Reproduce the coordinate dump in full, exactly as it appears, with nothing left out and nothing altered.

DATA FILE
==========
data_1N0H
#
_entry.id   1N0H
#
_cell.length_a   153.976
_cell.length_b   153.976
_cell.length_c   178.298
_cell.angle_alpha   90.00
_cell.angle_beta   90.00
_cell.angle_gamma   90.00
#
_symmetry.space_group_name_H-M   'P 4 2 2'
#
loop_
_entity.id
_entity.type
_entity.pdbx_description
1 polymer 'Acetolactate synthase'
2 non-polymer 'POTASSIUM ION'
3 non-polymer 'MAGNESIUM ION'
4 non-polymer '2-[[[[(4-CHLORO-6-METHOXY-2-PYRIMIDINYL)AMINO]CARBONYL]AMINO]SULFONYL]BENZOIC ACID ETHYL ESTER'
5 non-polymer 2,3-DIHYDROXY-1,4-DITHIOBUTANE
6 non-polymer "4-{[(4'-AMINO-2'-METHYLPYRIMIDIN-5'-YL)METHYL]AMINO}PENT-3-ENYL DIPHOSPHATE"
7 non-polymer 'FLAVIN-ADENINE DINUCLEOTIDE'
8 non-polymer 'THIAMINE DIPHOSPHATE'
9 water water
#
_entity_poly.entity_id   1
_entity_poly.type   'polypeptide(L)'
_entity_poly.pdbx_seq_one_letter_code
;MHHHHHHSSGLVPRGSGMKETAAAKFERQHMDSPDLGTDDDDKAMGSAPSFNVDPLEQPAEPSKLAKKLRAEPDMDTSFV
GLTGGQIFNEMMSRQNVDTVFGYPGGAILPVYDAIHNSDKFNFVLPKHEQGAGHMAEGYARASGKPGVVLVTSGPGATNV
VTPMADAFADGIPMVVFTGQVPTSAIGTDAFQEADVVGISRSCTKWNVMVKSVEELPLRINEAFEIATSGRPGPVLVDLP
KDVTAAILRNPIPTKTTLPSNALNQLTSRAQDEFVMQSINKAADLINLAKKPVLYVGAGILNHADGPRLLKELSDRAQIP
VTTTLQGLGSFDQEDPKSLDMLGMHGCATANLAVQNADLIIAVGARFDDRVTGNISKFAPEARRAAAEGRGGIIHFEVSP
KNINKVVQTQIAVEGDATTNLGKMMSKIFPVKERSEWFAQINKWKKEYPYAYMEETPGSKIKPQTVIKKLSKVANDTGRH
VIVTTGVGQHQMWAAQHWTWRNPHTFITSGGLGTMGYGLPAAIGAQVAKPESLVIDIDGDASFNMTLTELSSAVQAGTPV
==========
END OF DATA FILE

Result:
data_1N0H
#
_entry.id   1N0H
#
_cell.length_a   153.976
_cell.length_b   153.976
_cell.length_c   178.298
_cell.angle_alpha   90.00
_cell.angle_beta   90.00
_cell.angle_gamma   90.00
#
_symmetry.space_group_name_H-M   'P 4 2 2'
#
loop_
_entity.id
_entity.type
_entity.pdbx_description
1 polymer 'Acetolactate synthase'
2 non-polymer 'POTASSIUM ION'
3 non-polymer 'MAGNESIUM ION'
4 non-polymer '2-[[[[(4-CHLORO-6-METHOXY-2-PYRIMIDINYL)AMINO]CARBONYL]AMINO]SULFONYL]BENZOIC ACID ETHYL ESTER'
5 non-polymer 2,3-DIHYDROXY-1,4-DITHIOBUTANE
6 non-polymer "4-{[(4'-AMINO-2'-METHYLPYRIMIDIN-5'-YL)METHYL]AMINO}PENT-3-ENYL DIPHOSPHATE"
7 non-polymer 'FLAVIN-ADENINE DINUCLEOTIDE'
8 non-polymer 'THIAMINE DIPHOSPHATE'
9 water water
#
_entity_poly.entity_id   1
_entity_poly.type   'polypeptide(L)'
_entity_poly.pdbx_seq_one_letter_code
;MHHHHHHSSGLVPRGSGMKETAAAKFERQHMDSPDLGTDDDDKAMGSAPSFNVDPLEQPAEPSKLAKKLRAEPDMDTSFV
GLTGGQIFNEMMSRQNVDTVFGYPGGAILPVYDAIHNSDKFNFVLPKHEQGAGHMAEGYARASGKPGVVLVTSGPGATNV
VTPMADAFADGIPMVVFTGQVPTSAIGTDAFQEADVVGISRSCTKWNVMVKSVEELPLRINEAFEIATSGRPGPVLVDLP
KDVTAAILRNPIPTKTTLPSNALNQLTSRAQDEFVMQSINKAADLINLAKKPVLYVGAGILNHADGPRLLKELSDRAQIP
VTTTLQGLGSFDQEDPKSLDMLGMHGCATANLAVQNADLIIAVGARFDDRVTGNISKFAPEARRAAAEGRGGIIHFEVSP
KNINKVVQTQIAVEGDATTNLGKMMSKIFPVKERSEWFAQINKWKKEYPYAYMEETPGSKIKPQTVIKKLSKVANDTGRH
VIVTTGVGQHQMWAAQHWTWRNPHTFITSGGLGTMGYGLPAAIGAQVAKPESLVIDIDGDASFNMTLTELSSAVQAGTPV